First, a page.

When working with logical volumes in Linux for file systems, one of the big advantages that it brings is the ease of resizing volumes along with the ability to do so on the fly. In previous articles we’ve looked at logical volume management detail and covered the terminology involved. We’ve also set up and configured a basic logical volume system for use, so this time we’ll look at how you can go about resizing your logical volumes.
Note that while it is possible to resize a logical volume while it is mounted and in use, it is recommended that you do unmount the filesystem first as file corruption can occur. This is especially true when shrinking a filesystem rather than expanding. Whether you are resizing mounted or unmounted we do recommend you always have a backup of your files before starting.
How To Grow The Size Of A Logical Volume System
Let’s look at one of the first tasks you are likely to want to do with a logical volume system, which is grow the size of a logical volume once it fills up. We’ll be assuming you currently have unused space on the volume group within which the logical volume resides. So for this we can use the lvresize or lvextend commands:
sudo lvresize --resizefs --size +50GB /dev/volume1/uploads
The lvresize command can automatically resize the filesystem for you by supplying the “--resizefs” flag. By specifying the + in front of the size, we are saying that we would like to increase the size by 50GB. Without specifying the size would be seen as an absolute and the partition would be resized to that size. Finally, we provide the path to the logical volume that we want to resize.
sudo lvextend -L+50GB /dev/volume1/uploads
When using the lvextend command the -L flag is used to denote the size. By using the + we are saying to increase the size of the logical volume by 50GB, and again we are providing the path to the logical volume we want to resize. Unlike lvresize, this does not resize the filesystem inside for us, but just simply changes the size of the logical volume itself. To resize the filesystem we can use the following command:
sudo resize2fs /dev/volume1/uploads
How To Shrink A Logical Volume
If you need to shrink a logical volume to free up space in a logical volume, you can use the lvresize command again. Here are a few examples:
sudo lvresize --resizefs --size 20GB /dev/volume1/uploads
sudo lvresize --resizefs --size -10GB /dev/volume1/uploads
The first command sets the size of the /dev/volume1/uploads volume to 20GB. The second command shrinks the volume by 10GB from its current size. As before the command resizes both the volume size as well as the filesystem. You can do both separately, but you run the risk that a typo could mean resizing the volume to be smaller than the filesystem and so breaking the filesystem.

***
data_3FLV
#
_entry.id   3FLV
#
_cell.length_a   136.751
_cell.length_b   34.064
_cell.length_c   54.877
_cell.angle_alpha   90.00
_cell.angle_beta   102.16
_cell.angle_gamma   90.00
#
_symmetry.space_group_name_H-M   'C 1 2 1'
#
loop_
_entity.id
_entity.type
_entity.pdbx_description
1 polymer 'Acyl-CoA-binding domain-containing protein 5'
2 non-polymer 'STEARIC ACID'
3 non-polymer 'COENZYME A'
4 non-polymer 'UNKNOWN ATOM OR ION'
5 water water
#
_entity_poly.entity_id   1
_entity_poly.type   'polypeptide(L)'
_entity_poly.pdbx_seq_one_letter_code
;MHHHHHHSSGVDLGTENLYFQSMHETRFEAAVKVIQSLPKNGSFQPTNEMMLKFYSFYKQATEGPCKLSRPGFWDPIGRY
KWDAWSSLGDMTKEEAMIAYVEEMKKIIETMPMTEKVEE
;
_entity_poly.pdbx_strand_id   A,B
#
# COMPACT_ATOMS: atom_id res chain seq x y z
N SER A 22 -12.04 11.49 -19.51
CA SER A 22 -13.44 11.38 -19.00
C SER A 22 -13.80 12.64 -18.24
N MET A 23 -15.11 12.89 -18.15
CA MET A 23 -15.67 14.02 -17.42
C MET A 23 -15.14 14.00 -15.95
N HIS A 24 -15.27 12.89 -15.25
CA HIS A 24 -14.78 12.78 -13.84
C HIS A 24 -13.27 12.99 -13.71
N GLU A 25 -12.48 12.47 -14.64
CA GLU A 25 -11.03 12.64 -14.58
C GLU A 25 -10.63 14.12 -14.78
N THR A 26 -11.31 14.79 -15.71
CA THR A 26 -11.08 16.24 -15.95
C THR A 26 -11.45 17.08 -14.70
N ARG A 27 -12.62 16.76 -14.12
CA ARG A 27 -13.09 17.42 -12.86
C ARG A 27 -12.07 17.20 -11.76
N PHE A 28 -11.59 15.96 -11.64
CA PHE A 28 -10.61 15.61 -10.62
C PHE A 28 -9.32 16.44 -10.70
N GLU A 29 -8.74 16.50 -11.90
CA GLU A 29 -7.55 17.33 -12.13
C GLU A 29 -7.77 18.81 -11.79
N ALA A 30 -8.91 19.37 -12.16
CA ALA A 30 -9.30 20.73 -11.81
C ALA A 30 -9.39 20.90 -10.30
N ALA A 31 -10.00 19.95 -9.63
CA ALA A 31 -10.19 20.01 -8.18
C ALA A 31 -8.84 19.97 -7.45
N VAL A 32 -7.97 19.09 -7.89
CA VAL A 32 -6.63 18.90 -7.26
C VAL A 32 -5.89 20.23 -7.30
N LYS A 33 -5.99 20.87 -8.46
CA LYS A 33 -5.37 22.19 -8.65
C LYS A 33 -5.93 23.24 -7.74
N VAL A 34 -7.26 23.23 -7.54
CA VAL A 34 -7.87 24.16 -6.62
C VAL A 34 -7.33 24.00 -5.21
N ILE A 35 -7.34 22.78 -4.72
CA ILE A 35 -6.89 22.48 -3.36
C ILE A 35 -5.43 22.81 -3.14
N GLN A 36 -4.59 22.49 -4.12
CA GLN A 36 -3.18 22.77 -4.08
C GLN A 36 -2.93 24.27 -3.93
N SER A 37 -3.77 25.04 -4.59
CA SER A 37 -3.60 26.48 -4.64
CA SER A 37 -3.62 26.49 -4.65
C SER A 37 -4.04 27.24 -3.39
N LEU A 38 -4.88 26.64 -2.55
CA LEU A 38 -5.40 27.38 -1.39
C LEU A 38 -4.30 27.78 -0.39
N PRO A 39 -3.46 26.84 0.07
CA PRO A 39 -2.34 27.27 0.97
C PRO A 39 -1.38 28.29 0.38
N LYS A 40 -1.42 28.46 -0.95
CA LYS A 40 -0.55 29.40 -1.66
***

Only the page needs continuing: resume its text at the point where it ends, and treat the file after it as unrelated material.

Add Or Remove Physical Volumes
In addition to resizing the logical volumes, you may also need to add or remove a physical volume from a volume group. First, you’ll need to prepare the partition for use by using the pvcreate command,. After which it can be added to an existing volume group with the following command:
sudo vgextend volume1 /dev/sde1
As with vgcreate, the first option is the name of the volume group being extended. Once complete, it can be followed by multiple partitions that can be added later. If you wish to remove a physical volume from the volume group, you can do so using the following commands:
sudo pvmove /dev/sdc1
sudo vgreduce volume1 /dev/sdc1
The first command moves all the data stored on the physical volume /dev/sdc1 to the other physical volumes in the volume group. Take note that this can take a long time. Make sure that you have enough free space in the other physical volumes to take all of the data from the volume you are removing. Once all of the data has been moved, the vgreduce command reduces the size of the volume group by removing the specified partition, in this case /dev/sdc1.
If you have added a new partition to the volume group in order to replace an old one, then you can move the physical volumes data directly from one disk to another using pvmove by also specifying a destination physical volume:
sudo pvmove /dev/sdc1 /dev/sde1
While it can be daunting at first, the processes to work with logical volumes and manipulate them is relatively straight forward and can allow for a great deal of flexibility. With systems able to grow to meet their changing requirements over time rather than being limited to the specification with which they were initially configured, LVM is a very useful tool to have.